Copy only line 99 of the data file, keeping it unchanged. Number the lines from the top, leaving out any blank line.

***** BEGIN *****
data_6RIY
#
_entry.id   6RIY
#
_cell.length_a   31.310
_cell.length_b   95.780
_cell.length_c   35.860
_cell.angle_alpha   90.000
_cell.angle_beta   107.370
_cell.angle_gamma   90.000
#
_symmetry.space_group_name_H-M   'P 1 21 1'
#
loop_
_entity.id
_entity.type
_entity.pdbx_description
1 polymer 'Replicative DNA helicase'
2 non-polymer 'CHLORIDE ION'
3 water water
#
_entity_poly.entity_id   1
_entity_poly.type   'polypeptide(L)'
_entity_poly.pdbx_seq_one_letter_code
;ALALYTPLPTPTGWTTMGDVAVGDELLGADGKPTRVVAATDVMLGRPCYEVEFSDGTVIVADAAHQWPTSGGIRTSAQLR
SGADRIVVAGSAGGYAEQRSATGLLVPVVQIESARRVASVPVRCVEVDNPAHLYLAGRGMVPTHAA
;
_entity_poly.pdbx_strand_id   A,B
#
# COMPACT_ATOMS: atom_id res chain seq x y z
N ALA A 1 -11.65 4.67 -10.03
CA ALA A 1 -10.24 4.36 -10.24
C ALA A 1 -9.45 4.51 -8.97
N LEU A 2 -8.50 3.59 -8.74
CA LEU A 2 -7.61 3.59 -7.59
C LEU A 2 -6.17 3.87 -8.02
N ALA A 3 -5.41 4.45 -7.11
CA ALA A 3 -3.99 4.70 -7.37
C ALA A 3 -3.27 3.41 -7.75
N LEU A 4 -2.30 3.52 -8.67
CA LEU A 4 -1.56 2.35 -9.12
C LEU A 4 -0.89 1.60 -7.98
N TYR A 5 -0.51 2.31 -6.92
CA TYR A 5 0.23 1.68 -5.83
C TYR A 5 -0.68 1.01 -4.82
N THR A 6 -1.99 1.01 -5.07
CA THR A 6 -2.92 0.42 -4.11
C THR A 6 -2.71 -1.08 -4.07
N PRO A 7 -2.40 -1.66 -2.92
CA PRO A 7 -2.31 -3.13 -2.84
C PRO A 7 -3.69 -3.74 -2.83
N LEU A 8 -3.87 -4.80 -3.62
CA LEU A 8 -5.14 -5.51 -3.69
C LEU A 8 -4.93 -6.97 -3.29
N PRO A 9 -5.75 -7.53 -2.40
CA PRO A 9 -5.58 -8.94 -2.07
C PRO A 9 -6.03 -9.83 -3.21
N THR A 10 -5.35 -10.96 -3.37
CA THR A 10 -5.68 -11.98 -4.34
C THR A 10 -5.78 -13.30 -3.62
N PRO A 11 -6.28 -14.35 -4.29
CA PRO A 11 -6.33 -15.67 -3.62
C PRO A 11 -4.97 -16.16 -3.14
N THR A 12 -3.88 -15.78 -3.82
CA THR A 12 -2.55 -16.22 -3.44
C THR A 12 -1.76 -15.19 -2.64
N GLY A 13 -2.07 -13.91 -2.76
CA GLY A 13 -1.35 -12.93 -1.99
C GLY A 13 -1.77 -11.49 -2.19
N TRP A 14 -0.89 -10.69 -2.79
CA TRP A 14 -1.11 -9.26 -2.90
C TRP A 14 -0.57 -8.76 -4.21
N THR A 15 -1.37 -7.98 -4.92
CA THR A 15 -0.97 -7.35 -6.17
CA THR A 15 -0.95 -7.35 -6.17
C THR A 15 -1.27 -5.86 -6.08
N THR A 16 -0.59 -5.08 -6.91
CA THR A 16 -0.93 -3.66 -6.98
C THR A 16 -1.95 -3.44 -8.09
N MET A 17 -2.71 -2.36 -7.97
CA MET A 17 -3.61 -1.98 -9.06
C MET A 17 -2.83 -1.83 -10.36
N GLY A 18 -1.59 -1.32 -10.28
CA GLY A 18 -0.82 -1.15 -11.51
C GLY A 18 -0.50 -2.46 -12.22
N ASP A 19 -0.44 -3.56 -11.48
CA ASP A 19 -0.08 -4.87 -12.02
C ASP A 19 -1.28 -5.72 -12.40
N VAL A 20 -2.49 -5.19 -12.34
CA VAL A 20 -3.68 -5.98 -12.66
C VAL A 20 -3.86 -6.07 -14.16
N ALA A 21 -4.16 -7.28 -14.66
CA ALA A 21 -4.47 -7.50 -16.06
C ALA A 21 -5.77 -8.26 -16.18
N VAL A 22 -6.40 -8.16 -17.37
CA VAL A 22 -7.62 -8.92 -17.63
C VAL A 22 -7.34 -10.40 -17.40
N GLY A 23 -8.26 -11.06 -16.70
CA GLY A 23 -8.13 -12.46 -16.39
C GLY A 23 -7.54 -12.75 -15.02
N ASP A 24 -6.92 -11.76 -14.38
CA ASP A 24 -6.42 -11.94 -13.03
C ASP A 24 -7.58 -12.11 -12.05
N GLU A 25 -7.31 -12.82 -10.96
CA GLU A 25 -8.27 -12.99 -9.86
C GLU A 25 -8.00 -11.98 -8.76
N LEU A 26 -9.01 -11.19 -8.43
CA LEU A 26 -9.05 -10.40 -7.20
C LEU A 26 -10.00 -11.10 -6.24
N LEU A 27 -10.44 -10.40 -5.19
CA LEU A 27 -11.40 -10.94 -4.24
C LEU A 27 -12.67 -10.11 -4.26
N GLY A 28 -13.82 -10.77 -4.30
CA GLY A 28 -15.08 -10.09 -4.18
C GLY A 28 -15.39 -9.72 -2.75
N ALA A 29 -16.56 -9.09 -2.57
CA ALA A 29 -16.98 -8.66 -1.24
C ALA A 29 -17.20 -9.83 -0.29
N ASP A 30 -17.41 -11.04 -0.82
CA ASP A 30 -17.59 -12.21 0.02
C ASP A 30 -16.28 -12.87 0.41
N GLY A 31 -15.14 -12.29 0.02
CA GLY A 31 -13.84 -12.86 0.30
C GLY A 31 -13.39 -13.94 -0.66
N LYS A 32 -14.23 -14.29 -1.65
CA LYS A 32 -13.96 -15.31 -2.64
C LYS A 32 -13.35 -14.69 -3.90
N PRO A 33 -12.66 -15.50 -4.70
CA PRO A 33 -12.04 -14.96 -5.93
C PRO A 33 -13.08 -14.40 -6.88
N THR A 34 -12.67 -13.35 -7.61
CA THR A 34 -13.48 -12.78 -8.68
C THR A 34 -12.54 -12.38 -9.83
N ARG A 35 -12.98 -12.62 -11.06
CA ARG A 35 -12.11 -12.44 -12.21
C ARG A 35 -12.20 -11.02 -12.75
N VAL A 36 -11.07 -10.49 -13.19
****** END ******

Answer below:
CA GLY A 23 -8.13 -12.46 -16.39